Girjas Sami village has won the case regarding the management of hunting and fishing in the area. The verdict was made today in Gällivare District Court, which is indeed an important principal decision for indigenous peoples.
For more information go here
You can see more photos from these exercises here on the Russian Military of Defence Facebook Page
Today International Centre for Reindeer Husbandry had a meeting with students from Sámi Upper Secondary and Reindeer Husbandry School in Kautokeino and their teachers – Karen Inga Kemi, Torbjørn Larsen and Samuel Gaup.
ICR director Anders Oskal gave a lecture about world reindeer herding, the work of ICR and Association of World Reindeer Herders, he also made presentations about different projects where ICR and WRH were involved.
The 10th Arctic Frontiers conference, titled Industry and Environment, is arranged in Tromsø, Norway on 24-29 January 2016. The Arctic is a global crossroad between commercial and environmental interests. The region holds substantial natural resources and many actors are investigating ways to utilize these for economic gain. Others view the Arctic as a particularly pristine and vulnerable environment and highlight the need to limit industrial development.
On February 9th, a seminar is being held in Kautokeino to mark the launch and publication of this important new book: “Samisk reindrift, norske meter”. Although the final participant list and presentations are to be finalized, there will be presentations and discussions led by the book lead authors and editors, Tor A. Benjaminsen (NMBU), Inger Marie Gaup Eira and Mikkel Nils Sara (Sami University College). Read this post here on the Reindeer Portal to read more about the book and where it can be purchased and here to read about the DÁVGGAS project. The seminar is being organized by NMBU, ICR, UEI and the Sami University College.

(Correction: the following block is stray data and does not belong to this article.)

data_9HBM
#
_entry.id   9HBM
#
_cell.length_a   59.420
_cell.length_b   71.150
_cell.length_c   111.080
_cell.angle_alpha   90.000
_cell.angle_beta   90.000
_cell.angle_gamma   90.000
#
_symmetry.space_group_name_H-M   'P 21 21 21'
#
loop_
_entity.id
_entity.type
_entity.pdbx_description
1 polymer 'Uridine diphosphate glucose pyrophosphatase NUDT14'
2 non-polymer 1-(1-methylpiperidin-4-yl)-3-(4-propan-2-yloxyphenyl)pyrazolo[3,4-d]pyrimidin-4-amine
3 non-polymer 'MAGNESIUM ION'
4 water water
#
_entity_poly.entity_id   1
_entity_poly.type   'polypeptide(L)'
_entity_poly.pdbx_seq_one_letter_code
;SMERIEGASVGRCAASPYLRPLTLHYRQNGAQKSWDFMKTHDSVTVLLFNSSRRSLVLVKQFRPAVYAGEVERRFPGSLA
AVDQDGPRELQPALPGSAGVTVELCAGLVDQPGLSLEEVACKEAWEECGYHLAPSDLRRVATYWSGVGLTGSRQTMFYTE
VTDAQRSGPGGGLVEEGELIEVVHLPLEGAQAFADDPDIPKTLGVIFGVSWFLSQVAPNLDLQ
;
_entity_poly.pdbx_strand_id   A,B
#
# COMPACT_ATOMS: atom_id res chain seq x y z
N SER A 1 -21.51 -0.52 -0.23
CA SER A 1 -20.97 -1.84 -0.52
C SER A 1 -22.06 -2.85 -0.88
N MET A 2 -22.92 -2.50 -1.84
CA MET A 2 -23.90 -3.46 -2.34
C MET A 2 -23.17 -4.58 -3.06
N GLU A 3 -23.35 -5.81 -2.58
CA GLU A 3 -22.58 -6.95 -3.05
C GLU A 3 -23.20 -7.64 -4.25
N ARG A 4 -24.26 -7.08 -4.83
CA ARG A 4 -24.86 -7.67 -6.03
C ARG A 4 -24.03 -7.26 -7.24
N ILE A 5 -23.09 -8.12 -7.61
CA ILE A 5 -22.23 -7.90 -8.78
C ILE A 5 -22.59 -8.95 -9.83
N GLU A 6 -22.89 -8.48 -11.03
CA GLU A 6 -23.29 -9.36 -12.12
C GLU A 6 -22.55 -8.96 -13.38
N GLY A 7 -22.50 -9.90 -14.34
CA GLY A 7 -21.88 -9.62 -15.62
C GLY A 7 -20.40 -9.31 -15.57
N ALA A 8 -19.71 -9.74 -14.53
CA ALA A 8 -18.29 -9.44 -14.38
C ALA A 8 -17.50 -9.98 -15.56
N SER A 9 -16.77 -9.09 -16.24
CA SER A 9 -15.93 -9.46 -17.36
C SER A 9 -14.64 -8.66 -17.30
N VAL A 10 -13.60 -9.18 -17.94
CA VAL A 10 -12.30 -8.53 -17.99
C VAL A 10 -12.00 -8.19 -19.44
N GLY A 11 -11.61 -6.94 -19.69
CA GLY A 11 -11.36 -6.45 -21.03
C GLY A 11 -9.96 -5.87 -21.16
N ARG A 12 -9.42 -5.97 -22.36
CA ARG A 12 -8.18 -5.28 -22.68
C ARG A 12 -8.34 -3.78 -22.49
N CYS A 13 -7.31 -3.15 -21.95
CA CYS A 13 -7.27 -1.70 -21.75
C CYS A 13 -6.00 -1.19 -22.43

Samisk reindrift, norske myter. Finnes det alternative løsninger for forvaltningen av reindriften i Finnmark?
Fagseminar i forbindelse med lansering av en ny fagbok om samisk reindrift i Finnmark Diehtosiida, Guovdageaidnu-Kautokeino 9. februar 2016, kl 09.00-14.00
A new book goes on sale today entitled ‘Samisk reindrift, Norske Myter’ (Sami reindeer husbandry, Norwegian myths) and it is the primary deliverable from the DÁVGGAS project, an interdisciplinary project involving researchers from NMBU and the Sami University College.
Edited by Tor A. Benjaminsen, Inger Marie Gaup Eira and Mikkel Nils Sara, the book is a collection of articles written by the project resaerchers and is sure to be an important contribution to the ongoing and often contested debates surrounding the continuation of an age old indigenous livelihood with the confines of a contemporary nation state. A seminar held in combination with the books publication will be held in Kautokeino, on February 9, 2016 (details to follow). The book is in Norwegian – you can view the introductory chapter here and purchase the book here.
From the foreword of the book (apologies, my translation),